I recently had the need to build a Python 2.7 debugging environment for my porting work of the angr platform to Windows. The problem I have run into is that there is not terribly good documentation on this subject. Not only was some of the official documentation from python misleading, but the links to the tools required were not easy to find. Here's how I built my debugging environment.

Category: Reverse Points: 150 Solves: 108 Description:

Run and capture the flag!

Download serial

This challenge was another great challenge to use angr on. Right off the bad we can see it will be a "find the correct serial number" problem.

 

$ file serial
serial: ELF 64-bit LSB executable, x86-64, version 1 (SYSV), dynamically linked (uses shared libs), for GNU/Linux 2.6.26, BuildID[sha1]=77e92e8b1bd4f26641bab4dbf563037a7b9538d2, not stripped

Category: Reverse Engineering Points: 300 Solves: Description:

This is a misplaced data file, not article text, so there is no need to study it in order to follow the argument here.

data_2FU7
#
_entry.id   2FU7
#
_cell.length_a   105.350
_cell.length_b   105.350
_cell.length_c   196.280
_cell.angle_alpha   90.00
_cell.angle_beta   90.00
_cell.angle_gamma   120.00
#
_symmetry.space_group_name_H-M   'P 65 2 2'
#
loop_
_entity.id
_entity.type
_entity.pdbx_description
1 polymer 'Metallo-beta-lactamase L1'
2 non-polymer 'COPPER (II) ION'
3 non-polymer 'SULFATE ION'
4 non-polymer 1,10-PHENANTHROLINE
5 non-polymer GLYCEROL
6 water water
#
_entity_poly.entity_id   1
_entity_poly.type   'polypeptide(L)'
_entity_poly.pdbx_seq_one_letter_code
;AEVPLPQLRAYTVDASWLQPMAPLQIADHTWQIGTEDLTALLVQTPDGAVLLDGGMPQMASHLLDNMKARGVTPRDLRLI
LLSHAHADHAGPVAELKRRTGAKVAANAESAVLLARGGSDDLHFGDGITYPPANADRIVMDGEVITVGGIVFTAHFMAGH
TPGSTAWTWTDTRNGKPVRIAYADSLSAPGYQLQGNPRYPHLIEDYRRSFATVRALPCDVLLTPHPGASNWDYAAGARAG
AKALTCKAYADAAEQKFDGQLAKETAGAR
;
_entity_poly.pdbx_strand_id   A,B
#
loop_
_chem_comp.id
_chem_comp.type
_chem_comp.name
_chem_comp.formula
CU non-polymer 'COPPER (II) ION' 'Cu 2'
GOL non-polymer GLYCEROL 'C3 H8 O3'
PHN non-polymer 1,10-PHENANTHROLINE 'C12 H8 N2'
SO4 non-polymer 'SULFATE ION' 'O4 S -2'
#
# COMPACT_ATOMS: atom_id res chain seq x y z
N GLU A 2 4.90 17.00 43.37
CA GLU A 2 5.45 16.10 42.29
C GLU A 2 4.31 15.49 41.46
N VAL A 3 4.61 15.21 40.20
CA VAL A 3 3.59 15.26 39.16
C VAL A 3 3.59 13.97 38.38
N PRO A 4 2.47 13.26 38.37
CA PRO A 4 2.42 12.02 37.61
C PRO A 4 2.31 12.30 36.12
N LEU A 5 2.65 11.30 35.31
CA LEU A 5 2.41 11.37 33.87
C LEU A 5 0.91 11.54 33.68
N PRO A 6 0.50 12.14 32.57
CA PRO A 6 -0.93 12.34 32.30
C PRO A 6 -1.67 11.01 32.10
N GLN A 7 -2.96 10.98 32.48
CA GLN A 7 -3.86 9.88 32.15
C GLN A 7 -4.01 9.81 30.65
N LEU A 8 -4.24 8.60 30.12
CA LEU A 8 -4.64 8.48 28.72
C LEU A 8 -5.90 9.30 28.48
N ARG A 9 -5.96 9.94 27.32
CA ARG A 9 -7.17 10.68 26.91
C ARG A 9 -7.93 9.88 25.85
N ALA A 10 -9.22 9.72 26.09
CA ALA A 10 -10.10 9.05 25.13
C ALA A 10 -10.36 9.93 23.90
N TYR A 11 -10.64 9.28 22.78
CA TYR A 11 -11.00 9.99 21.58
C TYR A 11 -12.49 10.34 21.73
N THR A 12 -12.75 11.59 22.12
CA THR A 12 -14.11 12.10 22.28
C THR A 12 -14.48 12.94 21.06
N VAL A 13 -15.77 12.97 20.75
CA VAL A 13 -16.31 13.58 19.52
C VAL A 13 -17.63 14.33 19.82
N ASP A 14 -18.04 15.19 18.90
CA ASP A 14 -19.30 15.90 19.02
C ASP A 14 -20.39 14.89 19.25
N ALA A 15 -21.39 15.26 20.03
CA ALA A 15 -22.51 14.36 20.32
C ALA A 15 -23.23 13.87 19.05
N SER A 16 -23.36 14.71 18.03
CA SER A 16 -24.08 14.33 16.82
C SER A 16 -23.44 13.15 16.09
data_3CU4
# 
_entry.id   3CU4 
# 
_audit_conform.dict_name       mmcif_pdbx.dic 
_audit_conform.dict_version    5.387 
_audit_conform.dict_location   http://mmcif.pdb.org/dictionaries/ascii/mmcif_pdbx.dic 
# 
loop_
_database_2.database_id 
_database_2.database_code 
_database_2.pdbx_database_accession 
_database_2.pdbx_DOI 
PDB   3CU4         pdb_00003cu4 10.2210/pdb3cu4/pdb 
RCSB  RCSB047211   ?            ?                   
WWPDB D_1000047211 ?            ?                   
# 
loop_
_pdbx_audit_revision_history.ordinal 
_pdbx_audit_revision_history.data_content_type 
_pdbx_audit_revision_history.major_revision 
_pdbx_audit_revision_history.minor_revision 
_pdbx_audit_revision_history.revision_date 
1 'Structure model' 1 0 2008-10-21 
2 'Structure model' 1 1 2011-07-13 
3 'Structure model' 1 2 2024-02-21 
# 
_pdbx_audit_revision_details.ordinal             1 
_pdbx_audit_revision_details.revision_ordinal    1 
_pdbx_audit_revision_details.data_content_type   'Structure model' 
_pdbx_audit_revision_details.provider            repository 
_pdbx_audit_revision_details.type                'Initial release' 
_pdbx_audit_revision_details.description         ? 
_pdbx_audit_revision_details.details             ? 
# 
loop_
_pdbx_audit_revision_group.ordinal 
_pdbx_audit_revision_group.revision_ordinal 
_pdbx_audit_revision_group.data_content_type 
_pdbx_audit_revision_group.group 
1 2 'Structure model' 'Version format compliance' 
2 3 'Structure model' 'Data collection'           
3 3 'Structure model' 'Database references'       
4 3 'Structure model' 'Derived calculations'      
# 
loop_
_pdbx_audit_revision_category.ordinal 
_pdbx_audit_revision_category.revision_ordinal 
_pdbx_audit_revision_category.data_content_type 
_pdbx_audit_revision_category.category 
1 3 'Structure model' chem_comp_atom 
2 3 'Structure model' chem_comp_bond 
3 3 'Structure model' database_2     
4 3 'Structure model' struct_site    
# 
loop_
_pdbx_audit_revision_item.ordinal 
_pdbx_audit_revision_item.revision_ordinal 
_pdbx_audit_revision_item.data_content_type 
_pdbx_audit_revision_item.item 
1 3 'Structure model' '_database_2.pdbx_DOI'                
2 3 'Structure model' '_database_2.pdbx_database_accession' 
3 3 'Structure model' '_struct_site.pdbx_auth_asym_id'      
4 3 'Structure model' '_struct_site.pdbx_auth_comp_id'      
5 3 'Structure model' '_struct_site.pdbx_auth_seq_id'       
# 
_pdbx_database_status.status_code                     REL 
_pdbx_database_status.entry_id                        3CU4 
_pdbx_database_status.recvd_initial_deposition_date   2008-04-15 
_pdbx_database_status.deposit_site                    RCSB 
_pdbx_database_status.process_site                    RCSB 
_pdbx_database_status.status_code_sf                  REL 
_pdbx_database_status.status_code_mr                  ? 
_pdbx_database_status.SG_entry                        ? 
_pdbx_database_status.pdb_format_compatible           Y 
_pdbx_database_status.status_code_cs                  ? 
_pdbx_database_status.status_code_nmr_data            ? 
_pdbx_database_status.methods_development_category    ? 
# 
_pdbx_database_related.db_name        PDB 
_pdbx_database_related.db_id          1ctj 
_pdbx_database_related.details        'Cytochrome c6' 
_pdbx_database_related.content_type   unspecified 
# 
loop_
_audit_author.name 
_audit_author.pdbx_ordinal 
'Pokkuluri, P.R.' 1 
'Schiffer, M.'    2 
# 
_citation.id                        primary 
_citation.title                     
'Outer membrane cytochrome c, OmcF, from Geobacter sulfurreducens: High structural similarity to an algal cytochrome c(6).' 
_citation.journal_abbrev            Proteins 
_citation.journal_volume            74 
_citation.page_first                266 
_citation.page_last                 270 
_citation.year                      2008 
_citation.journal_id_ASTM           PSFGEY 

Random as F*!@

pseudorandom_bin

 

This challenge was a great example of the power of symbolic execution. Start as usual with determining what type of file it is:

 

$ file pseudorandom_bin
pseudorandom_bin: ELF 64-bit LSB executable, x86-64, version 1 (SYSV), dynamically linked (uses shared libs), for GNU/Linux 2.6.24, BuildID[sha1]=5a0f467ef94ee8fa770ecda91c4326f00b2c6c30, stripped

Quick tip of the hat to the Lets Encrypt folks. I just finished installing their SSL certificate! There were some unfortunate technical problems along the way that they will hopefully deal with. Once I get some time I'll walk you through how to set up your own Let's Encrypt certificate.

Category: Reverse Engineering Points: 100 Solves: Description:

ZorroPub

zorro_bin

First off, lets see what type of file this is:

 

$ file zorro_bin
zorro_bin: ELF 64-bit LSB executable, x86-64, version 1 (SYSV), dynamically linked (uses shared libs), for GNU/Linux 2.6.24, BuildID[sha1]=5bd9436f341615c804471bb5aec37e426508a7af, stripped